Economists temper strong WA jobs figures

By AAP Newswire

Western Australia has recorded its single largest monthly drop in unemployment as the state continues to bounce back from the COVID-19 pandemic.

But economists are warning the state's recovery is unlikely to be straightforward and there could be further pain once federal support is withdrawn.

WA's jobless rate in August fell to 7 per cent from 8.3 per cent in July, according to the Australian Bureau of Statistics.

More than 32,000 jobs were created, although the vast majority were part-time positions.

Treasurer Ben Wyatt says 71 per cent of the jobs lost during the pandemic have been recovered with the gradual unwinding of restrictions.

"I think the WA economy is coming back on track much faster than any other in Australia which I think is very, very encouraging," he said on Thursday.

"When you have an economy like ours where we are really living as close to normal a life as you can, then you're unsurprised when the economy responds.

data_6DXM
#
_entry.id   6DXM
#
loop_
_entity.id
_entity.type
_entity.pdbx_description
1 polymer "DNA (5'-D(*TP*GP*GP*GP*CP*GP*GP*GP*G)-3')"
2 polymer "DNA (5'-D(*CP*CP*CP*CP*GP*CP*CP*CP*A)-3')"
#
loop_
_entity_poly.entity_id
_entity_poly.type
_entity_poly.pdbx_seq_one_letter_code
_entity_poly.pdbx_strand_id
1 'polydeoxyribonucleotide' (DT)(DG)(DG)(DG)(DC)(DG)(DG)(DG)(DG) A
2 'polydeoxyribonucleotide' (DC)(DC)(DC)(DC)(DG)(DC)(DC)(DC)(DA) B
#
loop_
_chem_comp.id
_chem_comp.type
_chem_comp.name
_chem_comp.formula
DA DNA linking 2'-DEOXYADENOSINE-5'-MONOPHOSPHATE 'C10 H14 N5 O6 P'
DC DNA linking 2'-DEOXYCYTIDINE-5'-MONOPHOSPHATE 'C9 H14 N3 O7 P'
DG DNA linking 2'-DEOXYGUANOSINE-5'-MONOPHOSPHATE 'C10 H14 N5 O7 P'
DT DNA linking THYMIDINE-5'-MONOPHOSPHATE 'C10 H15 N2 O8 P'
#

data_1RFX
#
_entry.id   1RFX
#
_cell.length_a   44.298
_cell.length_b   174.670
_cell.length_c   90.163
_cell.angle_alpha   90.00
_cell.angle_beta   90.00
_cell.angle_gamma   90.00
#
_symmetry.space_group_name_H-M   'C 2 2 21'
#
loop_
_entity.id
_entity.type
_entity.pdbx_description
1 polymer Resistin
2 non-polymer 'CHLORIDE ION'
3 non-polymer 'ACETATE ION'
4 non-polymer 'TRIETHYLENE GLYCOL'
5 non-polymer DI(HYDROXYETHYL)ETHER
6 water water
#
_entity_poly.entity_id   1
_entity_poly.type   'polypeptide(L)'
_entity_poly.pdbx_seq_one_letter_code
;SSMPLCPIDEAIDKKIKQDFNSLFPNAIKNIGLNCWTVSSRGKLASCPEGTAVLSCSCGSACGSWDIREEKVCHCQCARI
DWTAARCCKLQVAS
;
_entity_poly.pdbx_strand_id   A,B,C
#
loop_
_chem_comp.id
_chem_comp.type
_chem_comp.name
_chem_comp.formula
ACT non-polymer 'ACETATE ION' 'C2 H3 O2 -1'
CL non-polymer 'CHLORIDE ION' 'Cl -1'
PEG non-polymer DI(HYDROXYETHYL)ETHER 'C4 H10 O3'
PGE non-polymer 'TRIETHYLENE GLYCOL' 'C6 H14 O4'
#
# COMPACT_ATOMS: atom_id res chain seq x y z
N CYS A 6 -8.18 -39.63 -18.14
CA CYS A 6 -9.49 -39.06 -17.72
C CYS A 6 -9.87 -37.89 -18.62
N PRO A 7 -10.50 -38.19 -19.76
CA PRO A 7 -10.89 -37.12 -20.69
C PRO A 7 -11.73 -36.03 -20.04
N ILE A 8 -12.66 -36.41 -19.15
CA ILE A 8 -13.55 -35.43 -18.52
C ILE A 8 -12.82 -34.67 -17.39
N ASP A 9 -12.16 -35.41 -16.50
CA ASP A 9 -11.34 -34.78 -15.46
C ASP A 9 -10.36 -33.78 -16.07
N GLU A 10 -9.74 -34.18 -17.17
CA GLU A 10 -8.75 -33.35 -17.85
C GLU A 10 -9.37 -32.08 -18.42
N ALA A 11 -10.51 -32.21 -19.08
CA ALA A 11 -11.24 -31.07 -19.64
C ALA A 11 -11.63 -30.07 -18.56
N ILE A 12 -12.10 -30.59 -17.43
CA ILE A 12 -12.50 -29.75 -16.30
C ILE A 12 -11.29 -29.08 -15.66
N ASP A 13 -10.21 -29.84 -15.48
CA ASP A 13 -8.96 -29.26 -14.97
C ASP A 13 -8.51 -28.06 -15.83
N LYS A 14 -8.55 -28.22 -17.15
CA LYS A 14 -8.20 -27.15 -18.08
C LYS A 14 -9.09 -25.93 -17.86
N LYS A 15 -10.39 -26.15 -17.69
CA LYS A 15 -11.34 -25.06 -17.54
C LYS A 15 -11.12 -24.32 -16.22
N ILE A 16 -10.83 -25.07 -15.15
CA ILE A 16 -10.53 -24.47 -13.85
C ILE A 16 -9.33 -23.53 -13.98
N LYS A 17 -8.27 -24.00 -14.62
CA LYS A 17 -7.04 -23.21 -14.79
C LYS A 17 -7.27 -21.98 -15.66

"A strong health response is the best economic policy as well. That again has been confirmed in today's unemployment data."

Mr Wyatt noted that 2021 was likely to provide economic challenges as support measures including the JobKeeper payments were wound back.

The treasurer has flagged a major infrastructure investment in next month's budget to help counter future disruptions.

"Historically when you see these big disruptions, whether they be a war or whatever, it's usually the year after when the government interventions both at state and Commonwealth level starts to unwind that the challenge very much occurs," he said.

"But what we're seeing is the fundamentals of the WA economy are strong."

WA's Chamber of Commerce and Industry said the latest figures brought WA back into the middle of the pack compared to other states.

"The eventual expiry of JobKeeper - which exceeded $100 billion this month - and many other support measures like rent freezes and fee waivers, all constitute a further storm front of economic uncertainty on our horizon," chief economist Aaron Morey said.

"We should not expect this to be a linear recovery."